First ladies and prospective first ladies are generally agreed to be lagging indicators of the status of women in the American polity. In the recent Democratic and Republican national conventions, Ann Romney and Michelle Obama presented very different gender ideologies, attuned to critical contrasts within their respective parties.
Here MaryAnne Borrelli, author of The Politics of the President’s Wife and expert in presidential studies and women and politics, analyzes the convention speeches of Romney and Obama – both of whom were tasked by media commentators in recent weeks with the challenge of “humanizing” their husbands.
In the weeks leading up to the Republican and Democratic national conventions, media commentators assigned Ann Romney and Michelle Obama the task of “humanizing” their husbands. This was not expected to be an easy task.
At the time, Gallup was reporting Mitt Romney’s “likability” at 48 percent – a rating that had changed little in the previous eight months. Barak Obama’s job approval had remained lower than 50 percent, virtually without pause, since late in 2009.
While Michelle Obama was thought to be confronting the greater challenge, speaking on behalf of an incumbent president, both women were “reintroducing” men who were well known and widely criticized.
But as difficult as “humanizing” may have been, this was only one of the messages Ann Romney and Michelle Obama delivered in their convention speeches. More importantly, Romney and Obama endorsed distinctive gender ideologies, with the goal of mobilizing influential partisans.
Romney’s Patriarchal Focus
As she has done throughout her husband’s campaign, Romney spoke as a satellite wife at the Republican convention; her words relayed and amplified her husband’s statements.
Focusing on the private sphere, she presented Mitt Romney’s patriarchal relationship with his family as anticipating his presidential relationship with the nation.
“This man will not fail.” Why not? Because he has not failed his wife or his children. The patriarch as president, the president as patriarch – these highly gendered roles have been historically intertwined.
Today, this gendered vision of leadership and power resonates particularly well with social conservatives, a segment of the Republican base that has been hesitant to endorse Mitt Romney.
Obama’s Appeal to Supporters of Women’s Rights
Michelle Obama’s convention speech also was centered in the private sphere, with her explicit assertion that “my most important title is still ‘mom-in-chief.’” Still, Obama’s speech was less consistently focused on her husband – she stood both as satellite wife and presidential surrogate.
Obama’s independence was evidenced in the lengthy narrative about her upbringing, her self-portrayal as a child of the struggling middle class, an identity that she immediately leveraged on her husband’s behalf.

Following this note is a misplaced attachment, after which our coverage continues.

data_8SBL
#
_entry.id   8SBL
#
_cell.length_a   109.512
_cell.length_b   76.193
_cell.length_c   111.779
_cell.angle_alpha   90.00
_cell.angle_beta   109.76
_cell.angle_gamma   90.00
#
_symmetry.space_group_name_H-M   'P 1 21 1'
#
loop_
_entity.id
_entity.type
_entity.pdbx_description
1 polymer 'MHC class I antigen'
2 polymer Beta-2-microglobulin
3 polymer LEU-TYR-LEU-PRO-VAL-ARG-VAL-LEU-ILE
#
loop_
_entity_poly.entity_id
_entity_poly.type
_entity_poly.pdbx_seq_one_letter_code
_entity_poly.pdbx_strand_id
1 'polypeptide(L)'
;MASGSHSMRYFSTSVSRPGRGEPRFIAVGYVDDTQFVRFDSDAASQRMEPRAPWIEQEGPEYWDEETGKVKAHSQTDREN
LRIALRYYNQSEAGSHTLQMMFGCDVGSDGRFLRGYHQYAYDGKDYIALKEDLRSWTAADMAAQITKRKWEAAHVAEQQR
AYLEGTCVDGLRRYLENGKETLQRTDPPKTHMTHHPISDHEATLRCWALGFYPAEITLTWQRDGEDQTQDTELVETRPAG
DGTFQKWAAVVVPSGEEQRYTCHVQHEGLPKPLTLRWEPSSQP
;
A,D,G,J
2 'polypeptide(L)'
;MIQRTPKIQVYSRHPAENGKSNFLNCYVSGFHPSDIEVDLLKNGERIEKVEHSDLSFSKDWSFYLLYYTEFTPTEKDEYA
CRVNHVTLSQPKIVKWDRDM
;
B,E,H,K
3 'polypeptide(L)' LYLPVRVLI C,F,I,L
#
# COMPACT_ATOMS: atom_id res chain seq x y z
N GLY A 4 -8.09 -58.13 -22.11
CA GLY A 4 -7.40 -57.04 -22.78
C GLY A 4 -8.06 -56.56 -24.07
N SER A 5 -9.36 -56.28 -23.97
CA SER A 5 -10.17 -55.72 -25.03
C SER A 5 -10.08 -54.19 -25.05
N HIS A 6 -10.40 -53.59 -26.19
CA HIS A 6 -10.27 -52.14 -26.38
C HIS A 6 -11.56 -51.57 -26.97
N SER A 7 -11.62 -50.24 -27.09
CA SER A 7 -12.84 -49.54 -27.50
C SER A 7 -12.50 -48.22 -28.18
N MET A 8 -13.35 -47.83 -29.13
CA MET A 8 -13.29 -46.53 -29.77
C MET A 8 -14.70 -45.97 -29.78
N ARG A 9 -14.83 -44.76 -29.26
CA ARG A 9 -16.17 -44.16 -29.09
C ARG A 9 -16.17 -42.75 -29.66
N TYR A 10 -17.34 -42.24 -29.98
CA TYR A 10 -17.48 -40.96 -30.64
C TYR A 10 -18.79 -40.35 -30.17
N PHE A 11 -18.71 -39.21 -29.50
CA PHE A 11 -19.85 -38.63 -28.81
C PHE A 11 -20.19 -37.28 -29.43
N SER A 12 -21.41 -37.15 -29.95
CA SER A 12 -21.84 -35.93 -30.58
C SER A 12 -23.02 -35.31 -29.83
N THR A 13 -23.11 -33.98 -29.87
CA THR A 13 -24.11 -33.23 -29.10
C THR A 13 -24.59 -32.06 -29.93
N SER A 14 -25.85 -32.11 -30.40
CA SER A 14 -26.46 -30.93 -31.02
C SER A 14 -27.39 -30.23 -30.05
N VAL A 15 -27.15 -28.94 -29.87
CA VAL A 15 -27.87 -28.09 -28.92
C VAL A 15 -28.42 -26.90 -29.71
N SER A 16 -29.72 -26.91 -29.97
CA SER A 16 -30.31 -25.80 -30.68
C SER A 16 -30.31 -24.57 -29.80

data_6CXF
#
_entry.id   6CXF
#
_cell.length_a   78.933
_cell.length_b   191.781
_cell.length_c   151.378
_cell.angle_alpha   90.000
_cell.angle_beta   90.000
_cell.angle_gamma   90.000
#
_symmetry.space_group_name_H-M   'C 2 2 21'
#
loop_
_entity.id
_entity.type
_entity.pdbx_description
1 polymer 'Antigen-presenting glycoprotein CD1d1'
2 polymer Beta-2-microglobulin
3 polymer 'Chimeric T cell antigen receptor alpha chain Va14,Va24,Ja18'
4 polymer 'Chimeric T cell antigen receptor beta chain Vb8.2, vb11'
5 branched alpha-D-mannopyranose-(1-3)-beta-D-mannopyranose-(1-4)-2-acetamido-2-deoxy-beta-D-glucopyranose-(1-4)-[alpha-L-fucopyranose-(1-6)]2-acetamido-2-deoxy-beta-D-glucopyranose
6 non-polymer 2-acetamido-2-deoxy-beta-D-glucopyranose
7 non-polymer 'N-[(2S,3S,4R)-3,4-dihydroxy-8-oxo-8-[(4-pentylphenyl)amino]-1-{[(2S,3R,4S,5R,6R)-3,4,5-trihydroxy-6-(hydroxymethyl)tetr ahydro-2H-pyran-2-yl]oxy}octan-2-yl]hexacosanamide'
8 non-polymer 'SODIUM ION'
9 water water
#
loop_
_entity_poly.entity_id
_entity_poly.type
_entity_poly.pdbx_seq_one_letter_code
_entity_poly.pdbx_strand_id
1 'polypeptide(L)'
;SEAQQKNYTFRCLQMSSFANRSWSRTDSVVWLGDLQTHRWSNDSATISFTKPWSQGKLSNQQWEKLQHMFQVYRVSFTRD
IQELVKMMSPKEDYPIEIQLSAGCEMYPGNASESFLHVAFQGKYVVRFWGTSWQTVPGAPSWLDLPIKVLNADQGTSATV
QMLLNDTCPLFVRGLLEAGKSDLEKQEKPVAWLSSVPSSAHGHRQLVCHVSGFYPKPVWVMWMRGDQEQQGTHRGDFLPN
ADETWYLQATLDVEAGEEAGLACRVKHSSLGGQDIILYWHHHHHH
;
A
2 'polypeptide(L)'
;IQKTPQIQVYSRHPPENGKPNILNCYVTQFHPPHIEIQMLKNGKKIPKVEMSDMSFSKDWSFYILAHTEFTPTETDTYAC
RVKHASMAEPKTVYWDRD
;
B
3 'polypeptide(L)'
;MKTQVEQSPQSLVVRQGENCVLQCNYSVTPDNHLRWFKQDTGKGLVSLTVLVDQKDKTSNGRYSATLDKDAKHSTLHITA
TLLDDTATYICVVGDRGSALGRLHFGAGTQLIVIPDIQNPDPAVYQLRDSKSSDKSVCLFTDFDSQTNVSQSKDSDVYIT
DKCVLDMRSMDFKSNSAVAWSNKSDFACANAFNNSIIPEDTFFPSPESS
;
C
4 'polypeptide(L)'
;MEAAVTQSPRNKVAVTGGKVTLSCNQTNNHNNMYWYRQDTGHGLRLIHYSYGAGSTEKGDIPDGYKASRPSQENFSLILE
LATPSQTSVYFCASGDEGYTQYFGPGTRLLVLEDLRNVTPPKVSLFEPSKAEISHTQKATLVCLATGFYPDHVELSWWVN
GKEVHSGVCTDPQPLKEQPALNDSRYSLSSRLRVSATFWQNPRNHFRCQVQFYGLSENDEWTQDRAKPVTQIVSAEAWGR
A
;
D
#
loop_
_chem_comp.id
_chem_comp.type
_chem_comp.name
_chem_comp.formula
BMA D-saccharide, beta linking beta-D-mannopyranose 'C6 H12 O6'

“We can trust Barack to do what he says he’s going to do, even when it’s hard – especially when it’s hard.” Why? Because, like his wife, he was raised in a family that knew hardship and yet believed in American values, an experience that instilled in him a deep sense of empathy. Obama’s speech, explicitly and implicitly, was an appeal to supporters of women’s rights, feminism, and women-centered activism.
Romney, Obama Portray Conservative Gender Role Models in Tight Race
First ladies and prospective first ladies are generally agreed to be lagging indicators of the status of women in the American polity. When these women are assigned the further task of defending and reframing their husbands in a tight race, there is still more reason for them to be conservative gender role models, avoiding the “distraction” of debates about gender roles and ideas.
Even so, in 2012 Ann Romney and Michelle Obama are expressing very different gender ideologies, attuned to critical contrasts between their parties. If the power and impact of their campaigning is to be understood, these connections between gender, party, and politics must be recognized.
And if the identity of these women is to be respected in its full complexity, then examining their gender is only the first step.
Michelle Obama’s media relations testify to the importance of race in perceptions of the first lady. If Ann Romney becomes first lady, and if she chooses to present herself as physically challenged, or even as disabled, she would have an opportunity to overturn historic preconceptions of the bodily perfection required of a “lady.” This was a change begun by Betty Ford, with her advocacy on behalf of breast cancer prevention and treatment.
Romney and Obama are very different gender role models. And it is their differences that reveal the most about this campaign, that promise to reveal the most about the United States presidency.